Bill Koch, one of the famous billionaire Koch brothers, decided he wanted to open a great high school, an example for the nation. He created Oxbridge Academy in West Palm Beach, Florida, where the sky was the limit in terms of spending.
He recruited the chief financial officer of the U.S. Naval Academy as its headmaster by offering him a financial package worth more than $1 million a year.
Koch’s goal was excellence:
That’s the aim of Oxbridge Academy, whose roster of teachers and administrators recruited from around the country aspires to the highest of academic ambitions for their 580 students, who populate a sprawling West Palm Beach campus and engage in extracurricular activities that range from horseback riding to sailing and flight simulation and boast a football team that rarely loses.
Tuition is $31,500 a year, though many students receive financial aid as part of Chairman Bill Koch’s desire to maintain a diverse student body elevated, as his industrialist father was decades ago, by the generosity of others. Koch, a Palm Beach energy industry billionaire, antiquities collector and America’s Cup winner, founded the West Pam Beach high school in 2011 and estimates he has invested $75 million to $100 million to make Oxbridge one of the finest in the nation.
But curtained behind the wooded grounds and low-slung buildings at Military Trail and Community Drive, say past and present employees, exists a working environment led by President and CEO Robert C. Parsons that’s fraught with firings, high turnover, accusations of sexual harassment and an emphasis tilting from academics to athletics….
What worries employees is the frequency of firings, the swiftness of departures and absence of explanation. One day a colleague is there and the next, gone.
That has been the pattern, not with just teachers but high-level administrators with top credentials, who came attracted by the excitement of creating an innovative, high-powered school only to find themselves out the door, sometimes in a matter of months.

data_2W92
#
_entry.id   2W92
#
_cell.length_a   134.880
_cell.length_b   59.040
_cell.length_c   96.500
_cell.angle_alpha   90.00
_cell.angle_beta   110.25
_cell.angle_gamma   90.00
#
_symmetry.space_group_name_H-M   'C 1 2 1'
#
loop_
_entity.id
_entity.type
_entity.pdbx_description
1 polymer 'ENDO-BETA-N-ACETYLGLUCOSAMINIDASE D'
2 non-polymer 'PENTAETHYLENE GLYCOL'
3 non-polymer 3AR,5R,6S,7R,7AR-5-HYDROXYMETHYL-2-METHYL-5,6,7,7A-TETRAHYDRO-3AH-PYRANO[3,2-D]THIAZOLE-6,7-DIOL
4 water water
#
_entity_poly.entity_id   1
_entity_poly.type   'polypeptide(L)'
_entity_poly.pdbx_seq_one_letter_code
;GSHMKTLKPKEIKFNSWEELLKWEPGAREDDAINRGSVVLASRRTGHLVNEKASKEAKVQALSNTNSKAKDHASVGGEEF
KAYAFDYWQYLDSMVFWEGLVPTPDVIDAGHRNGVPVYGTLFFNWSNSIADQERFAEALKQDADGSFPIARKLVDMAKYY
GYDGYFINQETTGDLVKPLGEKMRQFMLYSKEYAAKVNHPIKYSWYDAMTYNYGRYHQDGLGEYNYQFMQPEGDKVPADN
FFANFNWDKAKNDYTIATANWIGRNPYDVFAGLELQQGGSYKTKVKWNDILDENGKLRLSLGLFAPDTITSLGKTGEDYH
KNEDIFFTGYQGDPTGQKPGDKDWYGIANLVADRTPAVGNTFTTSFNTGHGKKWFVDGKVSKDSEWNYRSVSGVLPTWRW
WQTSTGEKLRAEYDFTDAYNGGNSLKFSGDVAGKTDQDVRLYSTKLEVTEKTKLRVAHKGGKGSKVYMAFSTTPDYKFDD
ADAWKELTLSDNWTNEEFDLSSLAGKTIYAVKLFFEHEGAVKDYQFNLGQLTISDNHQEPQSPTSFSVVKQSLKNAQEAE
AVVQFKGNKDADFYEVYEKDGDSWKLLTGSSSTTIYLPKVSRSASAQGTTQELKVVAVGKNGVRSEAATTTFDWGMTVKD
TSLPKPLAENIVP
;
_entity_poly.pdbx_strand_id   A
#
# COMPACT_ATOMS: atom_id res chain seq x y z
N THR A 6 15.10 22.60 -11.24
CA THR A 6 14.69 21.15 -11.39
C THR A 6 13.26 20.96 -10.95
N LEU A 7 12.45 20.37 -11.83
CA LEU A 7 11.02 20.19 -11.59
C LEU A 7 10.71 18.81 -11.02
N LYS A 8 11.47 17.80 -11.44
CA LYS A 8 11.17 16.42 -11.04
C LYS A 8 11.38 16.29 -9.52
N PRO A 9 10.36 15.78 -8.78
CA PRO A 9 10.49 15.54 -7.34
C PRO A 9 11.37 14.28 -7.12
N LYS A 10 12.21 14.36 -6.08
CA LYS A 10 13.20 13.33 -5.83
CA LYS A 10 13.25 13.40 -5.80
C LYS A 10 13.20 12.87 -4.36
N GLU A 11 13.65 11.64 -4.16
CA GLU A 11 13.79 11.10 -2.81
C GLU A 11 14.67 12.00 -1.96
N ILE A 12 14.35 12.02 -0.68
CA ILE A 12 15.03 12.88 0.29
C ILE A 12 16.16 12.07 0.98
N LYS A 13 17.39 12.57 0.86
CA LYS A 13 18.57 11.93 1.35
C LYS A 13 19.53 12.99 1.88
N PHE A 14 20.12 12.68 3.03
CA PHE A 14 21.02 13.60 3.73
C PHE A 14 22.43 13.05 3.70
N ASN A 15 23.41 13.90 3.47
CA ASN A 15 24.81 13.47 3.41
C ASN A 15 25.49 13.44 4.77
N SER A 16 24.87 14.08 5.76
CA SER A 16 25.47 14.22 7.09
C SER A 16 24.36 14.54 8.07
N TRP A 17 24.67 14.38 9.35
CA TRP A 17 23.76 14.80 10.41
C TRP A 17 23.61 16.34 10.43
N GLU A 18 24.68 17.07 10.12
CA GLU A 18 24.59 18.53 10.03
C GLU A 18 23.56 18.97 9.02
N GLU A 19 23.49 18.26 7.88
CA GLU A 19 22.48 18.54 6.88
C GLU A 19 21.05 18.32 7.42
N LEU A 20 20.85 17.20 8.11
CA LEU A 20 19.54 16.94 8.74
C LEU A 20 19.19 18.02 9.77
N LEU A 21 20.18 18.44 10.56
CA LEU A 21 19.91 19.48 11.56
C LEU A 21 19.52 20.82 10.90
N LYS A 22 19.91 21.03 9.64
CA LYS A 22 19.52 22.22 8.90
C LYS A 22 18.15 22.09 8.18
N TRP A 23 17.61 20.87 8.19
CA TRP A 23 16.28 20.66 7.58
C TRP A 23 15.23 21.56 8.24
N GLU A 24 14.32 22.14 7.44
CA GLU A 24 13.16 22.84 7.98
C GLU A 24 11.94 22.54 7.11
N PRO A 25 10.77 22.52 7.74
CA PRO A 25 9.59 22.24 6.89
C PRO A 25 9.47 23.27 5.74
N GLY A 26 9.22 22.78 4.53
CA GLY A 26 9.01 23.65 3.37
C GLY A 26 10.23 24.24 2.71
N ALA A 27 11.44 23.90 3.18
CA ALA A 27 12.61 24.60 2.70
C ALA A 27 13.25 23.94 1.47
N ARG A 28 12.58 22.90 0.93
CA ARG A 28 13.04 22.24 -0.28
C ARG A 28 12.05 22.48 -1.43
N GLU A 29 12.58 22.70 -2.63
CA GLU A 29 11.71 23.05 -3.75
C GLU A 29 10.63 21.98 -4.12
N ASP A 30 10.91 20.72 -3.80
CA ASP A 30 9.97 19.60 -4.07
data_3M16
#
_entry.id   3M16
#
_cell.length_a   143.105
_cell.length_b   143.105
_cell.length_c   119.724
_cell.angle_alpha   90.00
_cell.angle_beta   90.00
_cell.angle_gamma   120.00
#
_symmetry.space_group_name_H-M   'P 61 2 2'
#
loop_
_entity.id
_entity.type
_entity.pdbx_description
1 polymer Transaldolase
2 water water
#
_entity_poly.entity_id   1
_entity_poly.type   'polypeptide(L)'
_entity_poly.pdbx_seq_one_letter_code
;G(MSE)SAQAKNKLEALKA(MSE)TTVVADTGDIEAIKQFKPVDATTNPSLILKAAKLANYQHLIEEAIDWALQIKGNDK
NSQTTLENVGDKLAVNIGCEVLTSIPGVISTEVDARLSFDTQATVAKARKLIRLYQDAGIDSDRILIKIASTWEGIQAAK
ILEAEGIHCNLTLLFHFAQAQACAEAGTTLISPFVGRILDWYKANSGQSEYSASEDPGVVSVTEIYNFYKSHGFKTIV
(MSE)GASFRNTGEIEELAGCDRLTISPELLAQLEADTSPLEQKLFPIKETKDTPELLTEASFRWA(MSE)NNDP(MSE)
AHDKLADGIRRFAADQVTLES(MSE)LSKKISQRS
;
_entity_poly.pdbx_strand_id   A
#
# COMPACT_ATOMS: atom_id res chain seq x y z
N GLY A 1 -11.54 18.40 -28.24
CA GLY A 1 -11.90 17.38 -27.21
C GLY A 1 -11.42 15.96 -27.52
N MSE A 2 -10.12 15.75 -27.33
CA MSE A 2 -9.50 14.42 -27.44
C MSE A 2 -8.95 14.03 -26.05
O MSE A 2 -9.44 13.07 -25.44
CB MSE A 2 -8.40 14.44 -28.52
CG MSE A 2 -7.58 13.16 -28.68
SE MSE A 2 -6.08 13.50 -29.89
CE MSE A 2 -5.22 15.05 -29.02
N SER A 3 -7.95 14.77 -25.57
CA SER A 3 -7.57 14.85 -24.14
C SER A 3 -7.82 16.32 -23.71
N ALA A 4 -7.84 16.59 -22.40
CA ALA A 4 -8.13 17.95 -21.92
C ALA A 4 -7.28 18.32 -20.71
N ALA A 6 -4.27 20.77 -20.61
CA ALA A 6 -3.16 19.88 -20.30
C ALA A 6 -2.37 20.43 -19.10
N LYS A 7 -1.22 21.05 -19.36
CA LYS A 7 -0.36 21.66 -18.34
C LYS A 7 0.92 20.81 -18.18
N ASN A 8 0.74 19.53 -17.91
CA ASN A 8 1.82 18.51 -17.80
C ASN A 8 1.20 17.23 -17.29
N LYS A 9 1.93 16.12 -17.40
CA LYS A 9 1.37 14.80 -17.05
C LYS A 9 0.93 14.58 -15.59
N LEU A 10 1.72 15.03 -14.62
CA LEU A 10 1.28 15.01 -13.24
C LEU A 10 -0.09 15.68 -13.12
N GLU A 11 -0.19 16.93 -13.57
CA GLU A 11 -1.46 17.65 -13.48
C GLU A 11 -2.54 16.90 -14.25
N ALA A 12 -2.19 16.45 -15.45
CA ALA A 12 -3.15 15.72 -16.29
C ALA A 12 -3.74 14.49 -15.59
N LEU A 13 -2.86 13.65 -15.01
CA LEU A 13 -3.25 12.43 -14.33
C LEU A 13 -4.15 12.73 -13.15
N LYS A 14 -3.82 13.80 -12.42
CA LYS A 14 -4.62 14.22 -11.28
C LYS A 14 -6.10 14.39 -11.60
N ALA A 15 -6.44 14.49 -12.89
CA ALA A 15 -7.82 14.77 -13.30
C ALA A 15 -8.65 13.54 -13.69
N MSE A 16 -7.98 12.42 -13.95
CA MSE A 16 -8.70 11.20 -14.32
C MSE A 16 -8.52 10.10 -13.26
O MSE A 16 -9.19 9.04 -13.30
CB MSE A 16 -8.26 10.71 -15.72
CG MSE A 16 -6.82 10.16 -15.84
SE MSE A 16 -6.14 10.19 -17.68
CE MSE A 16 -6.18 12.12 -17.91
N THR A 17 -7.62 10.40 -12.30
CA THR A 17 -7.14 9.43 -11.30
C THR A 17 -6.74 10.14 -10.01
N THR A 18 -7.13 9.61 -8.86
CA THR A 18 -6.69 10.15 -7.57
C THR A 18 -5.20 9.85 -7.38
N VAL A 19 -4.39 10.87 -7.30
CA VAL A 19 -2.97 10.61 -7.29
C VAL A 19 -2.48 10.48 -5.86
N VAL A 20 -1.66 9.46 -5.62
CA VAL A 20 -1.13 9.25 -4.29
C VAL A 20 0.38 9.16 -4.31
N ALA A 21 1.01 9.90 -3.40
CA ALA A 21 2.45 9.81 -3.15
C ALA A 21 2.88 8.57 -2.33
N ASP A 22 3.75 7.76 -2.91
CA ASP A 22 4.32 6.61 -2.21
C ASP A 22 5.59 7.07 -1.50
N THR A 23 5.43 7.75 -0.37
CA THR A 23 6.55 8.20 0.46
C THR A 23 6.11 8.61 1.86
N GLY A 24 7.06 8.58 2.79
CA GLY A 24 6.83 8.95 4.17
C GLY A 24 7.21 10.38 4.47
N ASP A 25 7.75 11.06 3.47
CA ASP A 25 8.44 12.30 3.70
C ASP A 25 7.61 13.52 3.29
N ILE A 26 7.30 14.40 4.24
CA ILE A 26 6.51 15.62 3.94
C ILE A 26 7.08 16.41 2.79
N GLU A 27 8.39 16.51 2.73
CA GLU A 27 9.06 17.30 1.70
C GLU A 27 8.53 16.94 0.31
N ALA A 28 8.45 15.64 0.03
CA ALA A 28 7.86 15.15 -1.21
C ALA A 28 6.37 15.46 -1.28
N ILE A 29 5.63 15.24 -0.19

Neen Hunt, for example, came before the school’s opening, to organize operations as academics chief. Hunt, a Phi Beta Kappa, cum laude graduate of the University of Pennsylvania, had earned a Master of Arts in Education and a Doctorate from the Harvard Graduate School of Education. She came to Oxbridge from New York’s prestigious Calhoun School, where she was head of school.
She was gone before the first day of class….
Of the inaugural group of 17 teachers that started in fall 2011, many who Hunt recruited from around the country, eight were told in February 2012 their contracts wouldn’t be renewed but that they were expected to finish the term.
“It was such a horrible atmosphere and so unprofessional,” said one instructor who wasn’t fired. “They wanted me to come back but there was no way I was going to let my career be ruined by those people. The atmosphere felt evil and very controlling. It was one of the most disturbing places I have ever worked in under the guise of being an educational environment. It was shocking.”
When interviewed, Bill Koch said the high turnover didn’t bother him, because he works under the Jack Welch philosophy that the bottom 10 percent should be fired every year. Apparently, he didn’t notice that more than the bottom 10 percent were leaving every year.
Koch is now paying for an investigative team to get to the bottom of numerous allegations. Several top officials have been placed on paid leave, including the employee who was a whistle-blower.
Staff turnover has been amazingly high, considering the seemingly idyllic working conditions:
Mark Bodnar, the school’s former second-in-command, said he left the stress of working in that environment to hike trails in Arizona. He estimated that more than 120 people have been fired or quit, some after having left prestigious schools and moving their families cross-country to work at Oxbridge. Another source put the number at 135, including part-timers.
The school’s public relations manager, Carey O’Donnell, said that from 2011 to now, 96 employees left, 34 of them fired.
In the past two or three months, the school’s treasurer/chief financial officer, an accountant who was out on family leave and its baseball coach were fired and its security director demoted to security guard, according to current employees.
Be sure to read the comments on the original story in the Palm Beach Post. Some are from current or former employees.
When a reporter from the New York Times called to ask me about this story, in preparation for writing about it, I said that at least Bill Koch is paying for implementing his ideas instead of expecting the public to pay for them, as Bill Gates, Eli Broad, the Walton family, John Arnold, and many other billionaires are doing. Wouldn’t it be great if all of them opened their own private schools and tried out their educational ideas using their own money, instead of imposing them on other people’s children and demanding public support?